The National Weather Service (NWS) has issued a freeze warning from midnight tonight until 8 a.m. tomorrow (Nov. 13).
A freeze warning means sub-freezing temperatures are imminent or highly likely.
The NWS forecasts North winds 20 to 30 mph with gusts of up to 40 mph.
Residents are advised to use extra caution with pets and tender plants, when driving especially if operating a large vehicle, and to secure outdoor objects.
To prevent freezing and possible bursting of outdoor water pipes, they should be wrapped, drained or allowed to drip slowly. Those that have in-ground sprinkler systems should drain them and cover above-ground pipes to protect them from freezing.
WATER SYSTEM FREEZE PRECAUTIONS
- All exposed pipes should be insulated and shielded from the wind. Exposed piping underneath a house or within walls should be protected by draining. Houses on slabs do not need protection if the piping is in the slab. The supply line must be protected by wrapping with insulation, newspaper or old clothing. Plyboard, felt roofing, plastic or cardboard can be used for shielding.
- To drain pipes, close the valve on the water supply line and open all faucets. Draining will only work if pipes slope evenly.
- When the water supply is to be shut off, the hot water heater must be turned off. The valve on gas heaters should be set to the “pilot” position. Electric heaters should be turned off at the switch box.
- In order to keep the meter from freezing, the meter box cover must be kept in place with the lid closed.
- The St. Charles Parish Waterworks Department recommends that water pipes be insulated and shielded from the wind as the primary means of protection and normally advise flushing as a last resort. However, the parish is advising against running water to avoid the loss of pressure and quality in the water system
PROTECTING YOUR PETS COURTESY OF THE HUMANE SOCIETY
- Keep your pets inside with you and your family. Under no circumstances should pet cats be left outdoors, even if they roam outside during other seasons. Dogs are happiest when taken out frequently for walks and exercise, but kept inside the rest of the time. Don’t leave pets outdoors when the temperature drops.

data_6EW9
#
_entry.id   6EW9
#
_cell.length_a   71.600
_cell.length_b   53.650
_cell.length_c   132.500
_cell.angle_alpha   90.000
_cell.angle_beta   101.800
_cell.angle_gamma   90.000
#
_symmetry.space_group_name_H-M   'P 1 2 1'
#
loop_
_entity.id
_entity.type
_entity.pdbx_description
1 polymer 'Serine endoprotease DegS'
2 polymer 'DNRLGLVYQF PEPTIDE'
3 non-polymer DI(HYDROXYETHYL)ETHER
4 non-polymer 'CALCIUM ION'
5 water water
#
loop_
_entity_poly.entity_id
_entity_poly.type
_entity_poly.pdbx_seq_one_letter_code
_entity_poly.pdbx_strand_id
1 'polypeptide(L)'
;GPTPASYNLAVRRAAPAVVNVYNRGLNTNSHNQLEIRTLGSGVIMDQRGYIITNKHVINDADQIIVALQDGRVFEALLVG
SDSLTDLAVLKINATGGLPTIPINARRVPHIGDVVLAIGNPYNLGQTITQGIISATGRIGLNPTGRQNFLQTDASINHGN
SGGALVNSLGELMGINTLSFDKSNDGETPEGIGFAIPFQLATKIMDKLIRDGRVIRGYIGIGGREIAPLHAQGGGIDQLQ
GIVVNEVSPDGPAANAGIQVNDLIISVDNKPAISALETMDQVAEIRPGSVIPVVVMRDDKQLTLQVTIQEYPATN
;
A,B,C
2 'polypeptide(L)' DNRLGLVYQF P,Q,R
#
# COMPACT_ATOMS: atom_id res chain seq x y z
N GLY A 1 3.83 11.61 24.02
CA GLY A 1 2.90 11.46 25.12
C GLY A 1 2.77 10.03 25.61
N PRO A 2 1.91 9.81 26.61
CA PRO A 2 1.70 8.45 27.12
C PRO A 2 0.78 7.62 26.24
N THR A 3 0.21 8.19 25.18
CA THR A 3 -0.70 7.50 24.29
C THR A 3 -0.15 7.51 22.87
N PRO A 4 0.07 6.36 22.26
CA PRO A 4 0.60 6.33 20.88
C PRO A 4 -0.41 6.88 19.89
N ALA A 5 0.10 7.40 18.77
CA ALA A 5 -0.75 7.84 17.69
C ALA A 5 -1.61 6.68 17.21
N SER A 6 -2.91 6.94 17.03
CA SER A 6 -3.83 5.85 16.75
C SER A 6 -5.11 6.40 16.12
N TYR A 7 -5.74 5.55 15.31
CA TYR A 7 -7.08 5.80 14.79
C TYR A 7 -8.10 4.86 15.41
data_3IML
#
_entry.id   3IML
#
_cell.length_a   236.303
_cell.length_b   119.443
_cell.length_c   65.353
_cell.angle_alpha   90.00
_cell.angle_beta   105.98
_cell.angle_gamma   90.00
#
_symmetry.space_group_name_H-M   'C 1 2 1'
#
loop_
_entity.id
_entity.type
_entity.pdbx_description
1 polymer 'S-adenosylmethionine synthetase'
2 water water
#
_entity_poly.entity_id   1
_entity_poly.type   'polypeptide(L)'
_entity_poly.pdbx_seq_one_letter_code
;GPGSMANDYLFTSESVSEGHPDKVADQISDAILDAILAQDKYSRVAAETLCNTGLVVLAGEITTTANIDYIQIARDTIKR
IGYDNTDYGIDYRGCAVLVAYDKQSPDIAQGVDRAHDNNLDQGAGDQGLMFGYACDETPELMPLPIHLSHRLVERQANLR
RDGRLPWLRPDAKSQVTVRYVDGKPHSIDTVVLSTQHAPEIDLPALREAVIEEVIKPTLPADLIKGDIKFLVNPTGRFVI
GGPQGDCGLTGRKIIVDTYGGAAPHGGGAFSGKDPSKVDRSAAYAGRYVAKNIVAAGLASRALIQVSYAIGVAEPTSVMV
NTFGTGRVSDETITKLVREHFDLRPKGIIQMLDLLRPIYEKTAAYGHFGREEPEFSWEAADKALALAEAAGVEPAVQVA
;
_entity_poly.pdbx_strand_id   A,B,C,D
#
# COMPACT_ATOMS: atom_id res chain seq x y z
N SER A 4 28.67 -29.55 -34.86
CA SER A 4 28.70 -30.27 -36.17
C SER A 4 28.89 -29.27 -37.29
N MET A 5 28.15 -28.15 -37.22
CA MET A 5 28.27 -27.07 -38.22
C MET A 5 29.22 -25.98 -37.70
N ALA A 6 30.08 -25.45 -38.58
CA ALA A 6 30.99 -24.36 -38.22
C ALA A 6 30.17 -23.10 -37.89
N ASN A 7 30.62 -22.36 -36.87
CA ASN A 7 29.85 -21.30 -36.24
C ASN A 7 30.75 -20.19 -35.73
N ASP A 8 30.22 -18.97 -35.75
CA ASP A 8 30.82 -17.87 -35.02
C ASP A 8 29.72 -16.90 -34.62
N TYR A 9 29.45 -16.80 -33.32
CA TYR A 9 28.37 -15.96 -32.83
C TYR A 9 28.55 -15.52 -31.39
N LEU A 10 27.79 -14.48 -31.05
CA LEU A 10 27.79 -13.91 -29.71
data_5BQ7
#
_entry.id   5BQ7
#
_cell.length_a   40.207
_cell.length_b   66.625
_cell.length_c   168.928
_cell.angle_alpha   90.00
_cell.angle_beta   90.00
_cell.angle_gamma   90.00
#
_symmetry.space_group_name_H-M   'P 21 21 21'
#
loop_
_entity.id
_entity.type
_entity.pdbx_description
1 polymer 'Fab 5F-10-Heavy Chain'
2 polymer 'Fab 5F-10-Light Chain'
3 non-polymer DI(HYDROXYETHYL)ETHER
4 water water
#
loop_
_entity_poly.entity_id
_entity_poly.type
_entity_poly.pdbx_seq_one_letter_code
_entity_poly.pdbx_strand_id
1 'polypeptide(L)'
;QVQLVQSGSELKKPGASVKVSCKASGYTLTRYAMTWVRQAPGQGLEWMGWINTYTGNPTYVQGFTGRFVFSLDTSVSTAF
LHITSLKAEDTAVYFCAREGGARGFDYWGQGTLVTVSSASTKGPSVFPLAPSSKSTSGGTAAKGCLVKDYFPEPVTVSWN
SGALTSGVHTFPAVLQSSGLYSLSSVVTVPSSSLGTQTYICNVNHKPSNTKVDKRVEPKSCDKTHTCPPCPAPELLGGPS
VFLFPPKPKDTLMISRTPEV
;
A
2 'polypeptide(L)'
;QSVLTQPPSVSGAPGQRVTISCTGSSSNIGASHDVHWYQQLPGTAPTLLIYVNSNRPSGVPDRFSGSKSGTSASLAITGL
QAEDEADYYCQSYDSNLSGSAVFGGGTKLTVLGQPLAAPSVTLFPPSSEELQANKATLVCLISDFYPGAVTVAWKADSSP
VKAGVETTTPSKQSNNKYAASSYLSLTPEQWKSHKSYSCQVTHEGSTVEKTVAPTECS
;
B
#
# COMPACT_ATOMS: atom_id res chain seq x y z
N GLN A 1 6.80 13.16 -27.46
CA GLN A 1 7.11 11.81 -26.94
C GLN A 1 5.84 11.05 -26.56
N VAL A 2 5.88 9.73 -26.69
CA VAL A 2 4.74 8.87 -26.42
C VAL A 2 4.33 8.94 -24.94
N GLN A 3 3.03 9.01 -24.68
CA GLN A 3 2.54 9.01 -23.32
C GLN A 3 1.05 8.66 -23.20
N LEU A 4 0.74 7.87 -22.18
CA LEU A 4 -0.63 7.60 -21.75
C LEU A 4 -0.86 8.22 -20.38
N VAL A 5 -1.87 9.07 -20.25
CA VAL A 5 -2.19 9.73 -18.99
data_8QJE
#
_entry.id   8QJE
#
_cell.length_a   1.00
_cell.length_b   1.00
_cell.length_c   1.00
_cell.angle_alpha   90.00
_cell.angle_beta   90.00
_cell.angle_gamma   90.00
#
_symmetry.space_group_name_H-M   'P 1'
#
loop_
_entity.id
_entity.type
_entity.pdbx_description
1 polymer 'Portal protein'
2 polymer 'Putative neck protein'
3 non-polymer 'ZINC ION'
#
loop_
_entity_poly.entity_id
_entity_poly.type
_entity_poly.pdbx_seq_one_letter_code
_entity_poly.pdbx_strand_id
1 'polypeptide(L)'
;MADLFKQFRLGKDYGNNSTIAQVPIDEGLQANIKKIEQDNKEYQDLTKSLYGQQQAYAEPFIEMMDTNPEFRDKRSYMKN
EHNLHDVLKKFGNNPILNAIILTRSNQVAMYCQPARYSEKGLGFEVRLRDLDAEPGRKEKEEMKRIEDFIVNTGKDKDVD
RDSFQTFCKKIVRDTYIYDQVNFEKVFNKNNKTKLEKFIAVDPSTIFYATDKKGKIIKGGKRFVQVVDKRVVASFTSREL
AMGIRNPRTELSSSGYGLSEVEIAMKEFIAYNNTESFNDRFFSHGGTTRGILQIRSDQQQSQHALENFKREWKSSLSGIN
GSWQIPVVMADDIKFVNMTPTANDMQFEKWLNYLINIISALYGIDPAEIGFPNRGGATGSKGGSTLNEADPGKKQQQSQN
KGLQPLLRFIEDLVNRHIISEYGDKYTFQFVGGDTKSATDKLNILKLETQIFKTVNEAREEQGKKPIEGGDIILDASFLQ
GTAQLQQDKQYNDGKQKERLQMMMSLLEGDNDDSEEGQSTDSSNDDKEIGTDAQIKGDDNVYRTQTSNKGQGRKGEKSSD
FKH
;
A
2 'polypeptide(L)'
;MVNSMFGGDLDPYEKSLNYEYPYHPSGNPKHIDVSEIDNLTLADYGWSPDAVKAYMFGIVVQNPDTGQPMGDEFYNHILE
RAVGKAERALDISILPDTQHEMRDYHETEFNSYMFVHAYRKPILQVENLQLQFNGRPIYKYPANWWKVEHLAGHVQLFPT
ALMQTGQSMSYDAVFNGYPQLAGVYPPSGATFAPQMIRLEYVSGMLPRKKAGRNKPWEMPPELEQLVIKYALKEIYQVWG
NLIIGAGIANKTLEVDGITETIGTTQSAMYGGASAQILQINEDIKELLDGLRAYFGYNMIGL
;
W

- If your dog is outdoors much of the day for any reason, they must be protected by a dry, draft-free shelter that is large enough to allow them to move comfortably, but small enough to hold in body heat. The floor should be raised a few inches from the ground and covered with cedar shavings or straw. The doorway should be covered with waterproof burlap or heavy plastic.
- Pets who spend a lot of time outdoors need more food in the winter because keeping warm depletes energy. Routinely check your pet’s water dish to make certain the water is fresh and unfrozen. Use plastic food and water bowls; when the temperature is low, your pet’s tongue can stick and freeze to metal.
- More detailed information on protecting pets can be found here
HOME HEATER SAFETY TIPS COURTESY OF THE RED CROSS
- Keep items that can catch on fire at least three feet away from anything that gets hot, such as space heaters.
- Never smoke in bed.
- Talk to your children regularly about the dangers of fire, matches and lighters and keep them out of reach.
- Turn portable heaters off when you leave the room or go to sleep.
- The most effective way to protect yourself and your home from fire is to identify and remove fire hazards. About 65 percent of house fire deaths occur in homes with no working smoke alarms. During a home fire, working smoke alarms can save lives.
SMOKE ALARM SAFETY TIPS COURTESY OF THE RED CROSS
- Install smoke alarms on every level of your home, inside bedrooms and outside sleeping areas.
- Teach your children what smoke alarms sound like and what to do when they hear one.
- Once a month check whether each alarm in the home is working properly by pushing the test button.
- Replace batteries in smoke alarms at least once a year. Immediately install a new battery if an alarm chirps, warning the battery is low.
- Smoke alarms should be replaced every 10 years. Never disable smoke or carbon monoxide alarms.
- Carbon monoxide alarms are not substitutes for smoke alarms. Know the difference between the sound of smoke alarms and carbon monoxide alarms.
- For more information on home fire safety, download the American Red Cross First Aid App, which provides tips on how to prevent home fires and on severe winter weather safety. This free app is available on the Apple iTunes or Google Play stores. Find all of the Red Cross apps at redcross.org/mobileapps.